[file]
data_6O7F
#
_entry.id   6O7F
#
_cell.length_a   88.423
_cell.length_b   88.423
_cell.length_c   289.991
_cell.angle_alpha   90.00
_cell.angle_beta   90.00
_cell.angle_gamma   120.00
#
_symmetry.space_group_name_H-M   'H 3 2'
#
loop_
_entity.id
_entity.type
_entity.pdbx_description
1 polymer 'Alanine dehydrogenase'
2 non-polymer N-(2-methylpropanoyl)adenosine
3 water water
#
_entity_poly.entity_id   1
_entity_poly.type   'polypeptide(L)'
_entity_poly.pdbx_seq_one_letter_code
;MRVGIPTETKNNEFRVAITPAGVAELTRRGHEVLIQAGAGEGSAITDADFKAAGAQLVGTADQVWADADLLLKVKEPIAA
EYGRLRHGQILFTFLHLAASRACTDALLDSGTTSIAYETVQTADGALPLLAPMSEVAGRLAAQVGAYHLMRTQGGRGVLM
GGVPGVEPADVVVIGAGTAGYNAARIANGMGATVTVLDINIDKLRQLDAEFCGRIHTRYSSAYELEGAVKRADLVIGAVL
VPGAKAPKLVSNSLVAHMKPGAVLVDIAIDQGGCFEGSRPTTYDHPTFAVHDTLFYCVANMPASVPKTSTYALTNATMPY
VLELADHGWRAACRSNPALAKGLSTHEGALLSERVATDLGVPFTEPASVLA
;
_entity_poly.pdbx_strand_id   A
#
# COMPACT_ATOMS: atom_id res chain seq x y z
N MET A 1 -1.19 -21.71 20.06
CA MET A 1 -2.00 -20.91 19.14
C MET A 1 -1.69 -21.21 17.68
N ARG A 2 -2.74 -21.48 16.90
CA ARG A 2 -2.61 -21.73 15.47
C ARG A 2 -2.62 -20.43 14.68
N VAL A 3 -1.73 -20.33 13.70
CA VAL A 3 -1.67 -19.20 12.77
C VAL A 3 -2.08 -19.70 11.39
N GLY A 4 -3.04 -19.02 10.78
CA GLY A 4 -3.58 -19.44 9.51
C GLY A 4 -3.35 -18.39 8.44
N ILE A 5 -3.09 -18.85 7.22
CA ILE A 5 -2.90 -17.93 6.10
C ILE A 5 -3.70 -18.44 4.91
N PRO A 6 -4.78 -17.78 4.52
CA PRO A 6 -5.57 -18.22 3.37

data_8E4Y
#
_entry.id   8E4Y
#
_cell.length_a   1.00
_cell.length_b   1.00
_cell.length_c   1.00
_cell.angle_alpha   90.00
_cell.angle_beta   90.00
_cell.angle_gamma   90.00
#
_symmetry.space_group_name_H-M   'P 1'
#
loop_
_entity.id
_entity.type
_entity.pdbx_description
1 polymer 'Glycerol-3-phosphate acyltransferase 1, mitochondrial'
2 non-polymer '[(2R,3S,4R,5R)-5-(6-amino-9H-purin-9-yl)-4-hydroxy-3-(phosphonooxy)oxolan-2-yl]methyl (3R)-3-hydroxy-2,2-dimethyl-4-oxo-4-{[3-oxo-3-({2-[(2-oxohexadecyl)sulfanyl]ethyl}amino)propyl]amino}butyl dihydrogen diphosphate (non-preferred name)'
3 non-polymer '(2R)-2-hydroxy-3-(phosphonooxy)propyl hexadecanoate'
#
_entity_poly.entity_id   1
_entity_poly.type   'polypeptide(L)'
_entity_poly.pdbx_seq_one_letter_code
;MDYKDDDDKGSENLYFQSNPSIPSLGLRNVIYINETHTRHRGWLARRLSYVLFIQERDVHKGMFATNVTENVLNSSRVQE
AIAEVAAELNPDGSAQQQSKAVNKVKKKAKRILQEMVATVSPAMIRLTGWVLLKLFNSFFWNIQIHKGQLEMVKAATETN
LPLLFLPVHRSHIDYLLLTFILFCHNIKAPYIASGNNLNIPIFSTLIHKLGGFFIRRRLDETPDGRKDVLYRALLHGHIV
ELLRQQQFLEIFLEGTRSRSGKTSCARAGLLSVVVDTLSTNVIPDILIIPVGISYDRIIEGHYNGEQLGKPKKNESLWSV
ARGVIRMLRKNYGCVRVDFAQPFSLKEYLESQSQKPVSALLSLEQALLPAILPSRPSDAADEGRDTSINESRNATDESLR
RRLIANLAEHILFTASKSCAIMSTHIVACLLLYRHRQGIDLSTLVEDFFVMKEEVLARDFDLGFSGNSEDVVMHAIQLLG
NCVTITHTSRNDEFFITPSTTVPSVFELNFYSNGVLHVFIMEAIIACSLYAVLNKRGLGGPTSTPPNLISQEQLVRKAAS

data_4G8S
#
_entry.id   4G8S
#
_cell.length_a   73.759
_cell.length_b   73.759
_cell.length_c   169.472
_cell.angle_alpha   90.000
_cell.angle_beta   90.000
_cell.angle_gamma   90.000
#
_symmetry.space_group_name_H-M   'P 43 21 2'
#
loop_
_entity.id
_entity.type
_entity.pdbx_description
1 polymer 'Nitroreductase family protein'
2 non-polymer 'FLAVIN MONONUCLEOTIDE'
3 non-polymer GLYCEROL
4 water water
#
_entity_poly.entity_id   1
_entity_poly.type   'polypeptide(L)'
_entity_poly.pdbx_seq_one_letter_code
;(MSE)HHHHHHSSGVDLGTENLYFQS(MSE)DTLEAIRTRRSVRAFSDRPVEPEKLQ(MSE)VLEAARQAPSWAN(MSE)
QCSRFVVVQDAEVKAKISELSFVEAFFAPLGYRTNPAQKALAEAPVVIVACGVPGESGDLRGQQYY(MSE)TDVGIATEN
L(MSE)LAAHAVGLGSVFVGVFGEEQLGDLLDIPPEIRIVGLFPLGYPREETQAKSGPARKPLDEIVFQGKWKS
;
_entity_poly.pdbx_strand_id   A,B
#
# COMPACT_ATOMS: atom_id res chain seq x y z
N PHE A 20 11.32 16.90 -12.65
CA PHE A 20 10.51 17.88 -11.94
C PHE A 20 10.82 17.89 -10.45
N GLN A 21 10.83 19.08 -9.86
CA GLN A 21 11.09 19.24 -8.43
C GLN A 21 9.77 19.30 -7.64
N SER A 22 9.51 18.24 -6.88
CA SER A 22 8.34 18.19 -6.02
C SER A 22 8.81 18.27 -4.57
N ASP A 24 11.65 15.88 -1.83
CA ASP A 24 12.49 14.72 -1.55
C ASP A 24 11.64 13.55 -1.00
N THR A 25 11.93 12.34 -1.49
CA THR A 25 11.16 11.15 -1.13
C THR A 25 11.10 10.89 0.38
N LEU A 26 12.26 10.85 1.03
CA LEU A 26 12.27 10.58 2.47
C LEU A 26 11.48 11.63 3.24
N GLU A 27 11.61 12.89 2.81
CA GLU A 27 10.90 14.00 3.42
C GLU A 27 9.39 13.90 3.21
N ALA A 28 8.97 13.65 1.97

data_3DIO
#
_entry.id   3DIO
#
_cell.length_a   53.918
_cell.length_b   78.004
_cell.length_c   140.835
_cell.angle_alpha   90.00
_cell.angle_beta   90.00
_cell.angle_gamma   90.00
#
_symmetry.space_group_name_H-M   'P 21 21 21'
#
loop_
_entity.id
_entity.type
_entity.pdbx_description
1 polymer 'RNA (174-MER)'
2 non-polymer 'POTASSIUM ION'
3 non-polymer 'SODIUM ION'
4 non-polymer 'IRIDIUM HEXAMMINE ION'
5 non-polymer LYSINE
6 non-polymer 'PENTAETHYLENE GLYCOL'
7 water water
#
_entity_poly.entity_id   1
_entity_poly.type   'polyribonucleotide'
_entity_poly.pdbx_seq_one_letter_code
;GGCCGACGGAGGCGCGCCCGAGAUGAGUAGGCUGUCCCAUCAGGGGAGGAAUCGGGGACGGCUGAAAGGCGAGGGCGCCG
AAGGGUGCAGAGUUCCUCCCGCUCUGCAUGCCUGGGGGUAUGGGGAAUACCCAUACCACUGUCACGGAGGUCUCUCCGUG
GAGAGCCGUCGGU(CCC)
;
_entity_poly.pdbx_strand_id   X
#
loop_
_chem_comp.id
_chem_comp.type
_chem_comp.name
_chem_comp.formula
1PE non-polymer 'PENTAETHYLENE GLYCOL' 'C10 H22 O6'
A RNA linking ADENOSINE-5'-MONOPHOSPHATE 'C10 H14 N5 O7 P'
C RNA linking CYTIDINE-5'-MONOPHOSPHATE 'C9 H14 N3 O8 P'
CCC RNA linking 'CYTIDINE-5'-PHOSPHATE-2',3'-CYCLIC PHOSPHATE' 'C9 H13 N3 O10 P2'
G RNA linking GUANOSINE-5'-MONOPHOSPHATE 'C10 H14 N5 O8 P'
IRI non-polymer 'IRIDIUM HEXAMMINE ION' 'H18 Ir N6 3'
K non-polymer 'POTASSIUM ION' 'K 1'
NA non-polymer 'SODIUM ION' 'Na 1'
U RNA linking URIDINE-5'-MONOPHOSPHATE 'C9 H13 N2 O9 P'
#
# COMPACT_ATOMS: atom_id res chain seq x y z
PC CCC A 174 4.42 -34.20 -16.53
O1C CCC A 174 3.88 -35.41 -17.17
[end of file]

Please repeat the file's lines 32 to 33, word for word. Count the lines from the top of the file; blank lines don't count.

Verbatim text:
#
# COMPACT_ATOMS: atom_id res chain seq x y z